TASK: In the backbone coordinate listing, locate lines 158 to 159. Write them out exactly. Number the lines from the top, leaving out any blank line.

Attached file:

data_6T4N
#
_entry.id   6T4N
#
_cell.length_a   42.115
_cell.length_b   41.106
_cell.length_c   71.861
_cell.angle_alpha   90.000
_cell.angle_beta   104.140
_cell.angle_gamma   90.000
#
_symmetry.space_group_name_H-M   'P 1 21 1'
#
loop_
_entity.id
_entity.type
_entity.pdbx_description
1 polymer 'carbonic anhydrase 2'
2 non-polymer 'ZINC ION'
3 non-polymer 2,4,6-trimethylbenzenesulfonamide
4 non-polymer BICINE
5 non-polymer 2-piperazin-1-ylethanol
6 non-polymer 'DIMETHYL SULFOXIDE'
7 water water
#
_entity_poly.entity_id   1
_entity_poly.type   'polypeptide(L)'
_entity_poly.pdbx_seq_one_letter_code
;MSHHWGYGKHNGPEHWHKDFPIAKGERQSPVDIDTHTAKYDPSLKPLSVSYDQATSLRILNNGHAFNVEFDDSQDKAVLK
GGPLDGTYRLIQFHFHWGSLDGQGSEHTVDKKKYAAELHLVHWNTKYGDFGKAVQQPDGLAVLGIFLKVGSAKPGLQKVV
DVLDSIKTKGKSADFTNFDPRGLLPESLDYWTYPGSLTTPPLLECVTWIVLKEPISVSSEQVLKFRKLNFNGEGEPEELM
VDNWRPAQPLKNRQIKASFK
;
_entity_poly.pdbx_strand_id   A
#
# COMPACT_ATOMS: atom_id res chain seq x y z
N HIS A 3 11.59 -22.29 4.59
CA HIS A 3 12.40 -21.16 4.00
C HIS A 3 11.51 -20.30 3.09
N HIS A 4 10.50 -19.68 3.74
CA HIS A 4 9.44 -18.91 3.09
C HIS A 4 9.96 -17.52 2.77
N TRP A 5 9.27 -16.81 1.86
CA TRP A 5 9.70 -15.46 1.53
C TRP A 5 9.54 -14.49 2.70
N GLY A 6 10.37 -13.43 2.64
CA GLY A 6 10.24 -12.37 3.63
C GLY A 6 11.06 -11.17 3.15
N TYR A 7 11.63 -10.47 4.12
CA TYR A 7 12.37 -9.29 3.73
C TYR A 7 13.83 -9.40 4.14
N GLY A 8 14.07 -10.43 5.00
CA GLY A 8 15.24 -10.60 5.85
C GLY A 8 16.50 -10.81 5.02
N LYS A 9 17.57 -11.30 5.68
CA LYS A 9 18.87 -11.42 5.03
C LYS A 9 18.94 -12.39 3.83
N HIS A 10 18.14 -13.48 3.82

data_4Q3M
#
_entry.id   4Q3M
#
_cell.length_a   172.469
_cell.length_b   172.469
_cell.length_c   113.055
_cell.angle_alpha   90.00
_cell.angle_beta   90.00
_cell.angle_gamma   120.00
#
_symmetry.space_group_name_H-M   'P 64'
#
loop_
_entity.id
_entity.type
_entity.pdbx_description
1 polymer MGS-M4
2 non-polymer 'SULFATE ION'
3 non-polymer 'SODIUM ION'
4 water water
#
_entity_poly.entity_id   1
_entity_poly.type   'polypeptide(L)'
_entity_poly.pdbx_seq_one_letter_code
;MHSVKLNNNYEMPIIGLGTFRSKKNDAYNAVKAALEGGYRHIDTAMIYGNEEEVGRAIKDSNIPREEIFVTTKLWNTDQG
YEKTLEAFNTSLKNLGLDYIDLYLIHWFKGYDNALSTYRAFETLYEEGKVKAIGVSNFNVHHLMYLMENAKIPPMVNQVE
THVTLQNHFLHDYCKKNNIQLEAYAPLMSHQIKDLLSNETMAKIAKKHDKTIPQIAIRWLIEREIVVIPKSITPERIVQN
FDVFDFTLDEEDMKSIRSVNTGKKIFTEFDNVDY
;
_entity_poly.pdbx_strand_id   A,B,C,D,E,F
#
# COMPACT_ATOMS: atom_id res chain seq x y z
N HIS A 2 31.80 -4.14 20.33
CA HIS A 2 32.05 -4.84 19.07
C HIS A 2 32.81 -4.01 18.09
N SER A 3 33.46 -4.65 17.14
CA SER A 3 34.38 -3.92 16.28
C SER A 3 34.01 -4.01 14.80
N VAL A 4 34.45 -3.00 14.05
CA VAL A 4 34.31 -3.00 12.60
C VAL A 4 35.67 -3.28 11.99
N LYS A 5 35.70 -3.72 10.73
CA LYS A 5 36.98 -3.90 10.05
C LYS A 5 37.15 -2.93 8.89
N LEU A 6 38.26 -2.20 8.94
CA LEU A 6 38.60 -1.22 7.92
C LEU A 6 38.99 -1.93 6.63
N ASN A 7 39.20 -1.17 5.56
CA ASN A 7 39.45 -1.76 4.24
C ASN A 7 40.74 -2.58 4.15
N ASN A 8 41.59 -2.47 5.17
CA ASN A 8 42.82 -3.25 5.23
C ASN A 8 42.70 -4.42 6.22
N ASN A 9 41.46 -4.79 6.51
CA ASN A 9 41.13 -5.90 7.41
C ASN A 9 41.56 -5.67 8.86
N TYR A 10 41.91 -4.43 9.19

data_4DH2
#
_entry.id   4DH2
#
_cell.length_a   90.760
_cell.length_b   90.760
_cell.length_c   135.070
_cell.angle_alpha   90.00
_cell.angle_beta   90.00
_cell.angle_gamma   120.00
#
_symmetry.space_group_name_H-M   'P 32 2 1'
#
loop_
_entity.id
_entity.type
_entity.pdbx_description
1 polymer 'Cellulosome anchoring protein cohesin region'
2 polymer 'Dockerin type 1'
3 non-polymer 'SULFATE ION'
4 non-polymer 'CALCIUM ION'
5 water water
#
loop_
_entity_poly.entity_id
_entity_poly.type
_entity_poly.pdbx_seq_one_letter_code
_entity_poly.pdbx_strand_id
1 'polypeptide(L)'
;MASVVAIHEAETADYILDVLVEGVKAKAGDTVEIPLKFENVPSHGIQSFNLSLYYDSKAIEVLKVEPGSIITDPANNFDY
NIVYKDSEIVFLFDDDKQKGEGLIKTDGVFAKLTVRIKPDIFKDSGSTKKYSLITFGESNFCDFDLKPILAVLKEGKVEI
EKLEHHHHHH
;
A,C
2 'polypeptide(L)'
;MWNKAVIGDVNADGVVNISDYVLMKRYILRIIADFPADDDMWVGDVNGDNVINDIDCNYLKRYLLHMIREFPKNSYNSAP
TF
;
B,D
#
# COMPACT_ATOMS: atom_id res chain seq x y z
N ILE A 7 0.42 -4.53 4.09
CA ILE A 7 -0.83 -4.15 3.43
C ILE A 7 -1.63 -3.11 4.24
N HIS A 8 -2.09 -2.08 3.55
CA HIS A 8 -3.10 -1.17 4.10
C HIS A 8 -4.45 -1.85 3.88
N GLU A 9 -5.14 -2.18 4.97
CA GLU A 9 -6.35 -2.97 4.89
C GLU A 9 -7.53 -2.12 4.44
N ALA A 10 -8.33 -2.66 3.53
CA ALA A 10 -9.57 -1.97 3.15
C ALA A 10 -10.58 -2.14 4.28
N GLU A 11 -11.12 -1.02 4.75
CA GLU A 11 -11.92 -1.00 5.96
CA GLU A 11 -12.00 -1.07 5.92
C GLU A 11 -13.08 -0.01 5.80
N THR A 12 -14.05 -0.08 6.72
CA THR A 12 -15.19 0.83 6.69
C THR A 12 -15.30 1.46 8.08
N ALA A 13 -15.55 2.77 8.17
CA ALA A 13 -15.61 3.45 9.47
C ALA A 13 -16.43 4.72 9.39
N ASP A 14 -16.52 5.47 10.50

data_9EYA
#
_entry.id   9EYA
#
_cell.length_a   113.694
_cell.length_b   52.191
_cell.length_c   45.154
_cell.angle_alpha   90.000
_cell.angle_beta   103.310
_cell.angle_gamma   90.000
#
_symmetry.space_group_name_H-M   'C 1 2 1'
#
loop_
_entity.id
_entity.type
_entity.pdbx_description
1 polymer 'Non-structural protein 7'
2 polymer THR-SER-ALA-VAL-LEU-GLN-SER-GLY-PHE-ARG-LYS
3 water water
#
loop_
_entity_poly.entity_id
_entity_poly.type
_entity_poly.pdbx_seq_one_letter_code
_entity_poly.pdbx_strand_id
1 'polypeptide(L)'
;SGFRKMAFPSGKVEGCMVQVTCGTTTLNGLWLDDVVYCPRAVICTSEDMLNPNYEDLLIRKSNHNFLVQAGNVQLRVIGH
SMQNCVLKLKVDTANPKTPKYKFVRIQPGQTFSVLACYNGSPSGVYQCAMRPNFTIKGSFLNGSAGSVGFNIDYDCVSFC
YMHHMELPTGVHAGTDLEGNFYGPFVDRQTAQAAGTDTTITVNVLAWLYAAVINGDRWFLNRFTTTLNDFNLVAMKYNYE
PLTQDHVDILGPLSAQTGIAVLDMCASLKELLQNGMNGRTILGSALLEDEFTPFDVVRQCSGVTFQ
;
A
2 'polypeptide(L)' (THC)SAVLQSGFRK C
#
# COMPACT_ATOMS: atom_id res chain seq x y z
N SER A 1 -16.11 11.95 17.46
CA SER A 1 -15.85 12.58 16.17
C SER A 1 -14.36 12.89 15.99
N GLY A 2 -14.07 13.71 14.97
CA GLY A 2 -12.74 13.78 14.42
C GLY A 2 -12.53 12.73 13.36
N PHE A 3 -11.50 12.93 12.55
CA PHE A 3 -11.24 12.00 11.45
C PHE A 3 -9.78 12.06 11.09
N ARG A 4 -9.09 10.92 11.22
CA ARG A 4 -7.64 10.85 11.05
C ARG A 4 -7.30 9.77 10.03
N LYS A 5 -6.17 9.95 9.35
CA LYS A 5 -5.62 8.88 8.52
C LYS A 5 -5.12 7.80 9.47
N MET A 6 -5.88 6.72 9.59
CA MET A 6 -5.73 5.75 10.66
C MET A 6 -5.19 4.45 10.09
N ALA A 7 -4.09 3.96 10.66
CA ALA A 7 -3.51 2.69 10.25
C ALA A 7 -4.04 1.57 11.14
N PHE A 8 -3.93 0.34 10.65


N ILE A 7 0.42 -4.53 4.09
CA ILE A 7 -0.83 -4.15 3.43